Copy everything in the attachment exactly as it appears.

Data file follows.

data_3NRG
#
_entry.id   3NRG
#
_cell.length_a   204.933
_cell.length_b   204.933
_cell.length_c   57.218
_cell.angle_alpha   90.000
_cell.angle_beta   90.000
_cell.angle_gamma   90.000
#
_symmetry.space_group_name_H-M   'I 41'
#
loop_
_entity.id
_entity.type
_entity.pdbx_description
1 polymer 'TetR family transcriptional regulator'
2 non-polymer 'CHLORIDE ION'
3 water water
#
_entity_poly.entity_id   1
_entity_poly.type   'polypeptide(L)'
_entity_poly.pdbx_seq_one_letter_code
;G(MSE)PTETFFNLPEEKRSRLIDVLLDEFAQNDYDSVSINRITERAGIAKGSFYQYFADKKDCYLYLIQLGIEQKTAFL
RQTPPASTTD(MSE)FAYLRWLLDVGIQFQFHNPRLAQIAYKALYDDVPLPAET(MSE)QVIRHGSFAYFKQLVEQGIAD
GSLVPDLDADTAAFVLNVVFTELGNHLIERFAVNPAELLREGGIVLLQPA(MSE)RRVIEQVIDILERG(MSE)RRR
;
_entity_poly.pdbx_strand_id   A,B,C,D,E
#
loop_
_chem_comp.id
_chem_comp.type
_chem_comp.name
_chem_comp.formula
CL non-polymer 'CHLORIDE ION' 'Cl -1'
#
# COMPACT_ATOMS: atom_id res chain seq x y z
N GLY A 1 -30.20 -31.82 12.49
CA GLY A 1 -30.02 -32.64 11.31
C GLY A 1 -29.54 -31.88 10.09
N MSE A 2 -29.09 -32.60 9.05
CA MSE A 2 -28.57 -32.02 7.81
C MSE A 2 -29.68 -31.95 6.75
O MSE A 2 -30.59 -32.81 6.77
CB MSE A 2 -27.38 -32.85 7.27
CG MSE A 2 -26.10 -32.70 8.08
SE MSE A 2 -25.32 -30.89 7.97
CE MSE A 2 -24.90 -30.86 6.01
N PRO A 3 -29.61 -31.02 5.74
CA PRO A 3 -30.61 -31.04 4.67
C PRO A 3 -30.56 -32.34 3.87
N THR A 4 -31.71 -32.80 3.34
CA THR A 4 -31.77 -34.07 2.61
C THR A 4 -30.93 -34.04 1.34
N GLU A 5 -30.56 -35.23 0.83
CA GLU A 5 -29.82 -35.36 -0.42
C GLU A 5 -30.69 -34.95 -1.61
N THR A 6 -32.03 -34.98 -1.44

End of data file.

data_3NRG
#
_entry.id   3NRG
#
_cell.length_a   204.933
_cell.length_b   204.933
_cell.length_c   57.218
_cell.angle_alpha   90.000
_cell.angle_beta   90.000
_cell.angle_gamma   90.000
#
_symmetry.space_group_name_H-M   'I 41'
#
loop_
_entity.id
_entity.type
_entity.pdbx_description
1 polymer 'TetR family transcriptional regulator'
2 non-polymer 'CHLORIDE ION'
3 water water
#
_entity_poly.entity_id   1
_entity_poly.type   'polypeptide(L)'
_entity_poly.pdbx_seq_one_letter_code
;G(MSE)PTETFFNLPEEKRSRLIDVLLDEFAQNDYDSVSINRITERAGIAKGSFYQYFADKKDCYLYLIQLGIEQKTAFL
RQTPPASTTD(MSE)FAYLRWLLDVGIQFQFHNPRLAQIAYKALYDDVPLPAET(MSE)QVIRHGSFAYFKQLVEQGIAD
GSLVPDLDADTAAFVLNVVFTELGNHLIERFAVNPAELLREGGIVLLQPA(MSE)RRVIEQVIDILERG(MSE)RRR
;
_entity_poly.pdbx_strand_id   A,B,C,D,E
#
loop_
_chem_comp.id
_chem_comp.type
_chem_comp.name
_chem_comp.formula
CL non-polymer 'CHLORIDE ION' 'Cl -1'
#
# COMPACT_ATOMS: atom_id res chain seq x y z
N GLY A 1 -30.20 -31.82 12.49
CA GLY A 1 -30.02 -32.64 11.31
C GLY A 1 -29.54 -31.88 10.09
N MSE A 2 -29.09 -32.60 9.05
CA MSE A 2 -28.57 -32.02 7.81
C MSE A 2 -29.68 -31.95 6.75
O MSE A 2 -30.59 -32.81 6.77
CB MSE A 2 -27.38 -32.85 7.27
CG MSE A 2 -26.10 -32.70 8.08
SE MSE A 2 -25.32 -30.89 7.97
CE MSE A 2 -24.90 -30.86 6.01
N PRO A 3 -29.61 -31.02 5.74
CA PRO A 3 -30.61 -31.04 4.67
C PRO A 3 -30.56 -32.34 3.87
N THR A 4 -31.71 -32.80 3.34
CA THR A 4 -31.77 -34.07 2.61
C THR A 4 -30.93 -34.04 1.34
N GLU A 5 -30.56 -35.23 0.83
CA GLU A 5 -29.82 -35.36 -0.42
C GLU A 5 -30.69 -34.95 -1.61
N THR A 6 -32.03 -34.98 -1.44